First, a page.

How Pringles® Cans Got Their Iconic Shape

When we talk about the importance of strong package design, we’re usually talking about the graphics. After all, most CPG products are sold in standard boxes and bags, and graphics are the element that really lets them stand apart from their competitors. However, an interesting and innovative packaging shape can also add a lot of brand equity by making the product distinct and memorable. One of the best examples of this is Pringles®, which are sold in a tube that is completely unlike any other packaging found in the snack aisle. But how did this iconic shape come to be in the first place?


Not Everyone Embraced the Concept

The idea of the Pringles® canister was first invented by the chemist Fredric Baur in 1966. Because potato chips are fragile, Baur felt that simply tossing them in a bag was an inefficient method of storage. By putting the potato crisps in a can, Pringles® could offer consumers a compelling brand promise – that their snacks would be completely uniform, with every single crisp exactly alike.

However, according to Phil Lempert of the Supermarket Guru, uniformity wasn’t always something that brands necessarily wanted to embrace. Potato chips in particular offered a kind of scavenger hunt element, since they can be so varied. Consumers liked the idea of hunting for big chips, curled chips, or whatever their favorite shape happened to be, and there was a sort of gamified element that would be lost if shoppers already knew precisely what they’d get every time they reached into the can.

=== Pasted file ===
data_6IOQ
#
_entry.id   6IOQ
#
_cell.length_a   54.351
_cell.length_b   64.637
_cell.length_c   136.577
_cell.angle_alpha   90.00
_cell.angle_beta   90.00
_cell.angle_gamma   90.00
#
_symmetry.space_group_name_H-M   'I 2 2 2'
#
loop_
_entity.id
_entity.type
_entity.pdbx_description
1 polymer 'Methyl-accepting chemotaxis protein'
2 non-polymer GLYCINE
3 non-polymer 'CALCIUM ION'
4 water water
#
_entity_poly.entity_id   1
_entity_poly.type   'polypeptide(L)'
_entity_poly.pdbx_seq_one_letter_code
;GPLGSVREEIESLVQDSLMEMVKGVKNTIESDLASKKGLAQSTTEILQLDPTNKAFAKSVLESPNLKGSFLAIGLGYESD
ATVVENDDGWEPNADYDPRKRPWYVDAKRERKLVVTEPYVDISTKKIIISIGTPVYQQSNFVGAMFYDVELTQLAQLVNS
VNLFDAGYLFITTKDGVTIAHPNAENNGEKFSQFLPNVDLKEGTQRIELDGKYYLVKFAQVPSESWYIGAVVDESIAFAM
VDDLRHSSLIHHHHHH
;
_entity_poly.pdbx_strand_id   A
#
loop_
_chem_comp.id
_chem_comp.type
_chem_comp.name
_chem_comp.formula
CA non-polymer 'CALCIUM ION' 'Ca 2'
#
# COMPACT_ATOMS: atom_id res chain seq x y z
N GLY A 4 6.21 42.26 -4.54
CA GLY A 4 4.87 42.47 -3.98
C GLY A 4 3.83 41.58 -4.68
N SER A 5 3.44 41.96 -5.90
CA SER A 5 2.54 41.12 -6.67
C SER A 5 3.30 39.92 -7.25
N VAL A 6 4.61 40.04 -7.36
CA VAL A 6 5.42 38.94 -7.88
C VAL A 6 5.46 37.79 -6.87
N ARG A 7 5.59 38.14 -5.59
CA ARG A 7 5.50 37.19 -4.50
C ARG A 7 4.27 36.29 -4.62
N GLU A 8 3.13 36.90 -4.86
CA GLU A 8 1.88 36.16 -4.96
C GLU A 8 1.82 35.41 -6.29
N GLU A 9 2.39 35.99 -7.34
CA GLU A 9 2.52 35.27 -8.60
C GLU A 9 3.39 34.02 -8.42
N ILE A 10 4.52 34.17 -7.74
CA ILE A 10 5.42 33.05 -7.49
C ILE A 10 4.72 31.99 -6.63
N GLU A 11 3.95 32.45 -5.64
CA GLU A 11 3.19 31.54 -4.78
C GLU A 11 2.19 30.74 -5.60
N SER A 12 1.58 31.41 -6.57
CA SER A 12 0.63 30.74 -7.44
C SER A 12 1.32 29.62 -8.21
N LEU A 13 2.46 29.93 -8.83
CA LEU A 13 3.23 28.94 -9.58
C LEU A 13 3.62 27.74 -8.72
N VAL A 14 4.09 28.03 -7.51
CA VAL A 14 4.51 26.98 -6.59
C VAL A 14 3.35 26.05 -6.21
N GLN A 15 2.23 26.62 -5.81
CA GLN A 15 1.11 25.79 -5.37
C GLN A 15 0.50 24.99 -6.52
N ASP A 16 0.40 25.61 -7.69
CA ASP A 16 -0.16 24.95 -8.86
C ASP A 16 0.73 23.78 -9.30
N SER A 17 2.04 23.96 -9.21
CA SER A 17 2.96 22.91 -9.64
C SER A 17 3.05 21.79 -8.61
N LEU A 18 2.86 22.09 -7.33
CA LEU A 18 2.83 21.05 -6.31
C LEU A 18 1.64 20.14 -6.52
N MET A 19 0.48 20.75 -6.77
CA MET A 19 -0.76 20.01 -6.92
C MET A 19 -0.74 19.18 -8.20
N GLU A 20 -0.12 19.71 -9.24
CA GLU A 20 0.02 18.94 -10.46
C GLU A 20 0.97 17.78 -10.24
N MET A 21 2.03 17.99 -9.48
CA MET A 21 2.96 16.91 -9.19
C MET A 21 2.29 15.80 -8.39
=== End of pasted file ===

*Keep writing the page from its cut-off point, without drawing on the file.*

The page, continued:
Consumers Come to Love the Can

Despite early hesitance from consumers (as well as opposition from competitors, who put pressure on the FDA to insist that Pringles® stop referring to their product made from potatoes, wheat, rice, and corn as “chips”), Pringles® had finally found success by the 1980s.

Their new boost in popularity was attributed to two different ad campaigns – one that introduced the tagline “Fever for the Flavor of Pringles®,” and another that starred actor Brad Pitt. During this sales boom, the Pringles® mascot also underwent his first redesign.


A Lasting Legacy

Today, Pringles® are sold in over 140 countries. While their flavors are localized and come in everything from Piri Piri Chicken Flavor to Salt and Seaweed Flavor, the iconic can is the same wherever you go. Frederic Baur was so proud of his invention that he actually insisted on being buried in a can after he died. When he passed away in 2008, his family honored his wishes and were featured in the news all over the world.


Takeaways for Brand Leaders

What can brands learn from the Pringles® can? Their unique packaging doesn’t succeed just because it’s a novelty. Rather, it serves a real purpose that makes the product better and helps the brand live up to its brand promise. Pringles® managed to be unique because they could deliver something to consumers that no one else had, which was completely uniform and unbroken crisps. If brand leaders want to emulate the success of Pringles®, they should think hard about their brand’s promise and unique selling features and consider the different ways that packaging can support these positive attributes.


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